WALNUTS: the nut-fruit of a large tree extensively cultivated in many parts of the world. The California orchards now supply nearly half of the total United States consumption. France furnishes about three-quarters of the walnuts imported, between twenty and thirty million pounds a year, the bulk of the balance coming from Italy, with lesser quantities from Chile, Turkey, Austria, etc.
French Walnuts are generally known as Grenobles, sub-divided into two prin cipal grades, pure "layettes" and Commercials, the latter including Marlots, Cornes, Lots, Cahors,_etc. The best Italian are those known as Sorrentos.
The type always understood commercially under the general name of "walnut" is that formerly known here as the "English Walnut." The California orchards have been developed from imported stock of that variety.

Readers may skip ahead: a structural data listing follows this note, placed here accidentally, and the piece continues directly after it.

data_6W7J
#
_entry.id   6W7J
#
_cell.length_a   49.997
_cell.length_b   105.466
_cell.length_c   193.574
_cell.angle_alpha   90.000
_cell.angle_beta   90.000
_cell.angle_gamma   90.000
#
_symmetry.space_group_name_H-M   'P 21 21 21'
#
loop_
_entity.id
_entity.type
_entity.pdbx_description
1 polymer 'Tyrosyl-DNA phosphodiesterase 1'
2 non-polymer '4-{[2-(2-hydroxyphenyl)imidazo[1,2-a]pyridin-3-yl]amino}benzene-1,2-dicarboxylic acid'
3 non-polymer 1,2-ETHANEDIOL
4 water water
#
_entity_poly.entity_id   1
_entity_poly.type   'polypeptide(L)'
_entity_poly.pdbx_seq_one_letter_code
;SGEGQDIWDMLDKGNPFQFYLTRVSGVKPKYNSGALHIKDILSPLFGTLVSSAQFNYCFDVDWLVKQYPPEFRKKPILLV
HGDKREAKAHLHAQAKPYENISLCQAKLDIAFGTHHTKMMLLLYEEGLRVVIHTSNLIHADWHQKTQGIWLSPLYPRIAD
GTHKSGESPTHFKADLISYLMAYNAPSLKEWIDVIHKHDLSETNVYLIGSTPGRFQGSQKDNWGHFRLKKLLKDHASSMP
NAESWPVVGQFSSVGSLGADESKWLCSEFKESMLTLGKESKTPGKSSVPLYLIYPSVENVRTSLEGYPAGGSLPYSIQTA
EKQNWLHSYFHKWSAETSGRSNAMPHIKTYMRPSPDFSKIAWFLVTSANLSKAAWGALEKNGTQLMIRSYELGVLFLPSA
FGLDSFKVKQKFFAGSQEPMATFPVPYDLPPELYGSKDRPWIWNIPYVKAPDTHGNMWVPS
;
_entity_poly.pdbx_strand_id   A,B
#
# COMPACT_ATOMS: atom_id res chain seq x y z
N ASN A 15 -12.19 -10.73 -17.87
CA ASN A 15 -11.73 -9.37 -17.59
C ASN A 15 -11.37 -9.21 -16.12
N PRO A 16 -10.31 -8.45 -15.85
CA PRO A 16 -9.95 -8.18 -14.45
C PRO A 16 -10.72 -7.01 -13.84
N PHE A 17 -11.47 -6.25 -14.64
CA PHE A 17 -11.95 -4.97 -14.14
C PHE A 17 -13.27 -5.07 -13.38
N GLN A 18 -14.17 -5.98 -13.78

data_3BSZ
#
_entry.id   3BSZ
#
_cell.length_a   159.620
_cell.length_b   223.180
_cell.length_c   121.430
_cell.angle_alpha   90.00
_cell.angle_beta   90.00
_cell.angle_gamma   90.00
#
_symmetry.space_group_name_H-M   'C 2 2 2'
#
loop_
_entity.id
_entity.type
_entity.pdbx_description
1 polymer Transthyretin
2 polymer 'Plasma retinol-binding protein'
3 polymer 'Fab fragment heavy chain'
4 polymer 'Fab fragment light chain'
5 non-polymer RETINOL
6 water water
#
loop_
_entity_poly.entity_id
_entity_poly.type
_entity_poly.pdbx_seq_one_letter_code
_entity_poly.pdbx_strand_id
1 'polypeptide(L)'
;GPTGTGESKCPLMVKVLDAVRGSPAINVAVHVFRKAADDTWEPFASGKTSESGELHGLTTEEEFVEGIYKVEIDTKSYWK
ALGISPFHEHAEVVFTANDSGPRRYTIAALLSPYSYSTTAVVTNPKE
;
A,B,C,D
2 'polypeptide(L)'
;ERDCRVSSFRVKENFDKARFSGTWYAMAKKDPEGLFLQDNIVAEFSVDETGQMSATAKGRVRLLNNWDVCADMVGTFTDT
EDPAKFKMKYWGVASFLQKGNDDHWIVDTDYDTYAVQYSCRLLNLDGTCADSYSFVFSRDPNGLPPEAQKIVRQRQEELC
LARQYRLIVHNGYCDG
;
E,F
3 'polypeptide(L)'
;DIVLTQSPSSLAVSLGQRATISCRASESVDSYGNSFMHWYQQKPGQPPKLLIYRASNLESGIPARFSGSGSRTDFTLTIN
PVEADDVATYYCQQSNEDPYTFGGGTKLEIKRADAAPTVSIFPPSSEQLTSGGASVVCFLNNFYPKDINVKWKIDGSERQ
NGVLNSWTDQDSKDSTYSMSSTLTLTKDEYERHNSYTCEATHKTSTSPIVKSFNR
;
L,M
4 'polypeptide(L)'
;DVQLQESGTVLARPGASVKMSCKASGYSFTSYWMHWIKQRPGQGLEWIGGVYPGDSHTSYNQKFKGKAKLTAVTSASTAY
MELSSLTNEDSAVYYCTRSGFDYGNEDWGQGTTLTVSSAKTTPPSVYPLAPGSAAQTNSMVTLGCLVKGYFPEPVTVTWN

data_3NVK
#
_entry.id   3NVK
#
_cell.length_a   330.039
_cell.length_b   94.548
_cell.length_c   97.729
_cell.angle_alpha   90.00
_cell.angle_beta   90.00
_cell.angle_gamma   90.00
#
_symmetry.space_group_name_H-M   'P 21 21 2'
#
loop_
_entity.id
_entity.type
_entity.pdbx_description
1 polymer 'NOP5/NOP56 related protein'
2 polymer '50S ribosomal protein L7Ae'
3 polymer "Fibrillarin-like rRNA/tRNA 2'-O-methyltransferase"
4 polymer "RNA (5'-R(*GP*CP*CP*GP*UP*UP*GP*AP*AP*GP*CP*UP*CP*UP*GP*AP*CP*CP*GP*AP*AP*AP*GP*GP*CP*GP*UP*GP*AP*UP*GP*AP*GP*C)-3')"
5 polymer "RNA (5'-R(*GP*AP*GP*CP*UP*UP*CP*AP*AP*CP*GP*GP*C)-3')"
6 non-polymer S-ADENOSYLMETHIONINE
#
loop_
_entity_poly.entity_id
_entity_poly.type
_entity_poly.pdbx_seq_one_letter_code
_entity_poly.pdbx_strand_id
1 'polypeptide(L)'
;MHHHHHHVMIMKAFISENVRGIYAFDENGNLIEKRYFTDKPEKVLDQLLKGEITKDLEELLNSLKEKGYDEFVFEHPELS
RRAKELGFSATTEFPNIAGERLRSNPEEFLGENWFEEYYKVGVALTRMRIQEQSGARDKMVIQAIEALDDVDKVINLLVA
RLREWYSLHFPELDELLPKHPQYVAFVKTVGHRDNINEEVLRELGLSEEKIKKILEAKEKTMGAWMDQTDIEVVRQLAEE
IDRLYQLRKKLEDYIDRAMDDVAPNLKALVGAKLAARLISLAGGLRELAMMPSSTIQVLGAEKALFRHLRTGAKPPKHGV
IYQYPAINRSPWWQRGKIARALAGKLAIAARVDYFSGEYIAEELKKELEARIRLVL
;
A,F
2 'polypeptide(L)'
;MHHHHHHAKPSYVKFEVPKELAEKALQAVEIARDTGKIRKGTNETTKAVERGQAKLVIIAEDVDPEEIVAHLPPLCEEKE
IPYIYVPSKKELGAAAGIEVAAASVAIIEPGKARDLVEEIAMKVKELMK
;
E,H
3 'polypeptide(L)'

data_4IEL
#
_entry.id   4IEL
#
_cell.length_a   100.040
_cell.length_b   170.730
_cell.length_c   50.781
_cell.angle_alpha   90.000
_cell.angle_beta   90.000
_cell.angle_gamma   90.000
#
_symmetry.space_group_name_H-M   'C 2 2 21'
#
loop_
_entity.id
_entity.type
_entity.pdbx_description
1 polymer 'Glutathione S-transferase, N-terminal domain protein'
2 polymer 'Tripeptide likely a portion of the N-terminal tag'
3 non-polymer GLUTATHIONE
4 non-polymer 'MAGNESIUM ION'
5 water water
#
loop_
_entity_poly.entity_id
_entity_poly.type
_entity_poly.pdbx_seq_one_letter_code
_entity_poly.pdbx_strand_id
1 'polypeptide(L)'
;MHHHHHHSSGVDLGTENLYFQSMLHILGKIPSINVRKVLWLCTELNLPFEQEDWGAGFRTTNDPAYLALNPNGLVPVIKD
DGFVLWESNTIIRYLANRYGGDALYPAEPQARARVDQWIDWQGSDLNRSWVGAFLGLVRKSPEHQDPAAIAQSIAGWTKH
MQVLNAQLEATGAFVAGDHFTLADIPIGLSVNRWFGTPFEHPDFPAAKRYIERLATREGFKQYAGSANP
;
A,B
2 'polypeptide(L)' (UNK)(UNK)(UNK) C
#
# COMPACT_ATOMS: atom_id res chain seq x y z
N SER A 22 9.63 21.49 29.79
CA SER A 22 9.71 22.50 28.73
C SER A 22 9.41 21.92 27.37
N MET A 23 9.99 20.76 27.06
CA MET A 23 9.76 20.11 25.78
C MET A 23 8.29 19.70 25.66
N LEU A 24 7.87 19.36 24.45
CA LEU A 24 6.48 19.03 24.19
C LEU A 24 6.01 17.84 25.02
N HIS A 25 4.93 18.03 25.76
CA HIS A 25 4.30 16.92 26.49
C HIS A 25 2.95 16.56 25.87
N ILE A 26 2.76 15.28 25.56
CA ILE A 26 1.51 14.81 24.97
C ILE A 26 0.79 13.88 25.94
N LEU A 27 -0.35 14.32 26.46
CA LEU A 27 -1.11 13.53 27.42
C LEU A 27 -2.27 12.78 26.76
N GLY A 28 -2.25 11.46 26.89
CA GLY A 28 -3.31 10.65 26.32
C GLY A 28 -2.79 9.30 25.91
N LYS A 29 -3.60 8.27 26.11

The two principal varieties of native American walnuts are the Black, which offers nut-meat excellent in quality but contained in woody receptacles so strong that nut-picks are required to extract it, and the American "White Walnut," which is more generally known as the Butternut and which is even more toughly coated.
If catering to good class trade, one should select medium-large nuts, of uniform size—this adds greatly to their attractiveness—and thin, smooth, light-colored shells of nice shiny appearance. The stock must always be kept in a cool dry place and pro tected from rats.
The green nuts, gathered before the inner shells harden, make excellent pickles. The kernels are also pressed for oil ; the husks and the juice of the green fruits are used in the manufacture of hair and other dyes, and the bruised leaves have an aromatic odor which drives away moths.
See also Color Page facing 410 and articles on BUTTERNUTS and NUTS.